Cost. Marketing consultants can be costly, ranging in price from several hundred to several thousand dollars. Some consultants also produce marketing packages or tool kits, or may offer ongoing group coaching or master mind sessions.
Most marketing consultants will tell you that it takes money to make money. Even so, that doesn't mean that you should mortgage your house to pay for marketing services. If you spend more than you can afford, you'll add additional stress to your marketing efforts. So instead, keep cost in mind when choosing a consultant or marketing package. See if a consultant offers a group rate so that you can share the costs with other attorneys. In addition, ask whether a product or a service is available on a trial basis or comes with a money-back guarantee. Many times, selecting an appropriate service or product is a matter of trial and error, so it's important to have a way to get your money back if you don't receive any value from a program.
Which product or consultant should you use? With so many marketing programs and consultants available (just do a Google search if you don't believe me!), how can you choose? Consider the following questions:
- Is the consultant an attorney or former attorney? My own personal preference is to choose a marketing consultant who is either a practicing attorney or who formerly practiced. A close second is a consultant with considerable experience working with attorneys. Why is working with a lawyer so important? As many of us know, most bars heavily regulate lawyer advertising, imposing all sorts of rules ranging from the breed of dog that can be used on a law firm logo to the legality of using client testimonials at a website to a lawyer's ability to join a business networking group. To be sure, lawyer marketing consultants may not be familiar with ethics issues in all 50 states, but at a minimum, they'll be sensitive to them. By contrast, a marketer with no background in the law or with lawyers could recommend a marketing campaign that revolves around an ethically prohibited practice.
- Does the marketer have experience in your specific practice area? Some marketing concepts -- such as the importance of follow-through or using a diverse portfolio of marketing techniques -- apply across the board, no matter the practice area. But the effectiveness of other marketing practices may depend on a given field. For example, networking with moms at the PTA or local mothers' groups may be effective for a probate practice, but it's hardly an effective way to lure a securities client. Try to discern what type of experience a potential marketer has in assisting people in your practice area or, at least, a similar practice area.
- What kinds of materials does the consultant or attorney make available as a trial? Most marketers recognize that lawyers must feel comfortable with the marketer's style and approach to create a productive working relationship. So these days, most marketers will make a reasonably substantial sample product -- such as a free tele-seminar or a recording or an e-book to download -- available at no cost. Many marketers will also provide a free initial consultation. This information can help you determine whether you would like to work with a particular marketer.
- How effective is the marketer at marketing his or her own services? Is your marketer effective at promoting his or her own services? Does he or she have a professional-looking and substance-packed website or blog? Or is the marketer's site sloppy, full of misspellings and lacking in any substance? Point is, if marketers can't market themselves, how can they market you?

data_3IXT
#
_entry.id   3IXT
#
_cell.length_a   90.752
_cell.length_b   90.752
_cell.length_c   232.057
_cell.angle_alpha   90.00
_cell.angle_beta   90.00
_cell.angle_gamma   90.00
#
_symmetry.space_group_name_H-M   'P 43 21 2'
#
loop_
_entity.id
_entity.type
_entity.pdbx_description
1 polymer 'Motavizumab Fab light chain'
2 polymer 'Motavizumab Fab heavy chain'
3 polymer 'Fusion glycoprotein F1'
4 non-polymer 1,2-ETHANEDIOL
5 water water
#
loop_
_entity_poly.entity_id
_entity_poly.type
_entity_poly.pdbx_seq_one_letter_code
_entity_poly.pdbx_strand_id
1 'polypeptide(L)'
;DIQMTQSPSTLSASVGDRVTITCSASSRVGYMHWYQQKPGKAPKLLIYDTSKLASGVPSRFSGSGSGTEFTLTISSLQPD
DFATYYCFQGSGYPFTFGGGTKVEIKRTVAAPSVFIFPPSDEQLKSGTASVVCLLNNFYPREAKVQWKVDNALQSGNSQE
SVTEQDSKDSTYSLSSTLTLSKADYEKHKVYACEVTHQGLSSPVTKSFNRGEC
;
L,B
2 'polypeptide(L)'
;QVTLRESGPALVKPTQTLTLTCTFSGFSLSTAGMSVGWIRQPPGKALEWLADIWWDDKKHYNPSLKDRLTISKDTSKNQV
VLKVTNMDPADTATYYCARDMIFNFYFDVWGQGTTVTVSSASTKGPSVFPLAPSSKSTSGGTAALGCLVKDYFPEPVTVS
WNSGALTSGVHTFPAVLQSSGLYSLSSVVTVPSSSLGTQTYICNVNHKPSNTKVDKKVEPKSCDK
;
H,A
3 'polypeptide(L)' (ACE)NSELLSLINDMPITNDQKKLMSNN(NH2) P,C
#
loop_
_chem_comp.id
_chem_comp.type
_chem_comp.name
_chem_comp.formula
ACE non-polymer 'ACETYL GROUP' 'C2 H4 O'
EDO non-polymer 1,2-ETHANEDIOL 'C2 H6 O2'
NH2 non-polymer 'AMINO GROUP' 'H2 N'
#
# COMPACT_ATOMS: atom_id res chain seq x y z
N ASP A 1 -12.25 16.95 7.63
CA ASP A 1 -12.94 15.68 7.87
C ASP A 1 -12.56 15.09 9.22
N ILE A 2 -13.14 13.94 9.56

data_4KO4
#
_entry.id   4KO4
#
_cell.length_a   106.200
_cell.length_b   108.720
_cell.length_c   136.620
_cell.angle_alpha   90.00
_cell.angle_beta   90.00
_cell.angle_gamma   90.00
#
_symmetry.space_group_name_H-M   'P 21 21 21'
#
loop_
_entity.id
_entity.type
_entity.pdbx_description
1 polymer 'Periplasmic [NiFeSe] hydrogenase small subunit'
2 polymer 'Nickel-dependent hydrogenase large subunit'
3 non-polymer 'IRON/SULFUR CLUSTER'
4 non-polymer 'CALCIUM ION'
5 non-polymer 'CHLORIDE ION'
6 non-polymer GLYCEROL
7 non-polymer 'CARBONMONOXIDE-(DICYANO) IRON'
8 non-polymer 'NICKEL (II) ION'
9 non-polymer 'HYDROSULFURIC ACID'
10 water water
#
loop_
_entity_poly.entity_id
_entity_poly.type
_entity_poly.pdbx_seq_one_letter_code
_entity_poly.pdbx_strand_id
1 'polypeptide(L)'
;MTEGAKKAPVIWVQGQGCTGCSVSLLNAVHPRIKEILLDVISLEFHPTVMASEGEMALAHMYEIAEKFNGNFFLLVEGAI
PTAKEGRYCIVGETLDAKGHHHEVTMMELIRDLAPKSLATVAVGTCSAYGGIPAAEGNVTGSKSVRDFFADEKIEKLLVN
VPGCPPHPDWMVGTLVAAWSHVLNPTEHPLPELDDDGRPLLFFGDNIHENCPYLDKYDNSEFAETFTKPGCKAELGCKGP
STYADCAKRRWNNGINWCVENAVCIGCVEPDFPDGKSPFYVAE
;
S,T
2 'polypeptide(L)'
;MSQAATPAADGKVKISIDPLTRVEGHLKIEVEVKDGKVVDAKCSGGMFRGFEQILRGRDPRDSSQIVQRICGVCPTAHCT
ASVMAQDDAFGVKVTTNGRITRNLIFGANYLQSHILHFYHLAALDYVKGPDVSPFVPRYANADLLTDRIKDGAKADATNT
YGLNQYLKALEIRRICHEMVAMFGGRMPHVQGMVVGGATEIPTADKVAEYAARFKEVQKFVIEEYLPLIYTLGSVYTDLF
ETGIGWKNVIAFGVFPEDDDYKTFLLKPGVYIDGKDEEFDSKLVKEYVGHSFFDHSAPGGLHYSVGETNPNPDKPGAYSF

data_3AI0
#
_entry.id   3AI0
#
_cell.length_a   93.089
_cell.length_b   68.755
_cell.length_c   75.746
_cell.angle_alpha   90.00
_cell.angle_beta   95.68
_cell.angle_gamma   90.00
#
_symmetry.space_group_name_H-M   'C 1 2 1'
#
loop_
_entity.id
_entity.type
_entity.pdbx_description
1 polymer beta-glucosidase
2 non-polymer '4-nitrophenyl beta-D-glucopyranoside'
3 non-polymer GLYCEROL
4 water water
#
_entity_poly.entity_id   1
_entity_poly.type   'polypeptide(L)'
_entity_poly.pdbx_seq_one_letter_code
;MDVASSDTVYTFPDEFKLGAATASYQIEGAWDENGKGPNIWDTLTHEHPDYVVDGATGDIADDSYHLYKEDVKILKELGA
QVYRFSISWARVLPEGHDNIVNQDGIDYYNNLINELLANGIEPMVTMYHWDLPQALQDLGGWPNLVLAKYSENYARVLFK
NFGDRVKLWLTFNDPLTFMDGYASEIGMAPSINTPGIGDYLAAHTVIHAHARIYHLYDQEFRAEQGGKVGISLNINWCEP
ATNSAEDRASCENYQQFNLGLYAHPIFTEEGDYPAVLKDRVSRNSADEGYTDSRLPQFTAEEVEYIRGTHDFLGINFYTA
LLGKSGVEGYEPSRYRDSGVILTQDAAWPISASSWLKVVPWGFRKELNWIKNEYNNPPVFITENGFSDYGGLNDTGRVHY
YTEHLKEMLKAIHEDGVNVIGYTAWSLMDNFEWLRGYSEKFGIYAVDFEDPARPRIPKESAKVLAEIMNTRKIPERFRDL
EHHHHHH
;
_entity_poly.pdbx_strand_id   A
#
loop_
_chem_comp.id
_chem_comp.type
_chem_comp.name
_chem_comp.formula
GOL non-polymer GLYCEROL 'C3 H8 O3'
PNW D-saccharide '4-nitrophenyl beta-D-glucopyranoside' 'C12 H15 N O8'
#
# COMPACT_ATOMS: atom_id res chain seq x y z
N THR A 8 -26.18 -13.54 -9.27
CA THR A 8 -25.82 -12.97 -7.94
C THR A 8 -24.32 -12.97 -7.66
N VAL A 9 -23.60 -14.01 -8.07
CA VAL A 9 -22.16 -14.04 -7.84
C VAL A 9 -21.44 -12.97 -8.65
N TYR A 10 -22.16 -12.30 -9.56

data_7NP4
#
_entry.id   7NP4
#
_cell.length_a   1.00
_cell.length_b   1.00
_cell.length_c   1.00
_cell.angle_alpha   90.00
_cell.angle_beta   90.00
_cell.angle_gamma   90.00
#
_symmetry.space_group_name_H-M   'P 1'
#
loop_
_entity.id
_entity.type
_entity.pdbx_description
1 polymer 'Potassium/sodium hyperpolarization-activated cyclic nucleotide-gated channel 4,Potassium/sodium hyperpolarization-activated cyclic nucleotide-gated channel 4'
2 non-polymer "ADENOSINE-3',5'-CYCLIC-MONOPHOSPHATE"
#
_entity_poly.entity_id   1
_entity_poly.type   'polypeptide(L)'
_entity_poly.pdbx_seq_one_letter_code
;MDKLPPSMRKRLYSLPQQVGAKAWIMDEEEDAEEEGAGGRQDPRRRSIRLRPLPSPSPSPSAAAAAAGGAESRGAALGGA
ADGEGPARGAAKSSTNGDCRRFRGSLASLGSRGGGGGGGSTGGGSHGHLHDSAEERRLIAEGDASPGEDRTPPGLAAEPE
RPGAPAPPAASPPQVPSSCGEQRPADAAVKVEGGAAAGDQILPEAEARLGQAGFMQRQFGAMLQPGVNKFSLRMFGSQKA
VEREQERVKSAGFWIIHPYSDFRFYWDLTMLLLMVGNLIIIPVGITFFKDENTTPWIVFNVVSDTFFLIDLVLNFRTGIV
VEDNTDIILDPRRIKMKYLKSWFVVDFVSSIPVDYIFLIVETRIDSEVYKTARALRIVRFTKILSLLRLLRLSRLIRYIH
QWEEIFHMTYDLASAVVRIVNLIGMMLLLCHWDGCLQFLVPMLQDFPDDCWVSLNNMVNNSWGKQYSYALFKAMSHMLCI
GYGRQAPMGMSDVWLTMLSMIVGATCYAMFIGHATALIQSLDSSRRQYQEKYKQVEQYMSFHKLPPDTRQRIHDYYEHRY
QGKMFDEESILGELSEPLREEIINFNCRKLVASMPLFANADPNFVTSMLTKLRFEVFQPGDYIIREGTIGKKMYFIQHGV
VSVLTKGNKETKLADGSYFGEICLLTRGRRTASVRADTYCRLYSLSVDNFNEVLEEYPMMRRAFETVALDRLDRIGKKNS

- Can you contact personal references? Will a consultant give you access to previous clients? A personal reference from a former client will give an objective third-party evaluation of the marketer's skills.
- The silver bullet. Some marketers will promise that their approach is a silver bullet -- the only program that you'll ever need to find success. Trouble is, they may charge you five or ten thousand dollars for that so-called solution. Ultimately, much as we'd like it, there's no magic marketing solution guaranteed to work for everyone. If a marketer tries to sell you such a product, that's a huge red flag.
- The blame-the-victim approach. Some marketers will criticize you for asking questions about about their product, commenting that if you were really committed to your firm, of course, you would invest several thousands of dollars. Or, if you decide on a program that isn't effective, a marketer may blame you for the poor results, claiming that you didn't work hard enough to make it succeed. When it comes to retaining a marketer, you're the customer -- and the customer must be treated as if he or she is right. If a marketer won't do that, don't bother using him.
- High-pressure sale. Some marketers will tell you that they only have five slots left for the year and that you'll miss out if you don't sign up soon. Though I can't be 100 percent sure, I'm fairly certain that most of these types of representation are mere puffery, designed to pressure you into a quick sign up. Don't succumb.
- Embarrassing practices. Some marketers use embarrassing practices -- screaming crazy headlines and outrageous ad copy are two. Is that the kind of approach you want to take in your marketing materials? Others commit serious faux pas -- for example, some marketers advise lawyers to spam blogs for SEO, which is a serious breach of blogosphere etiquette.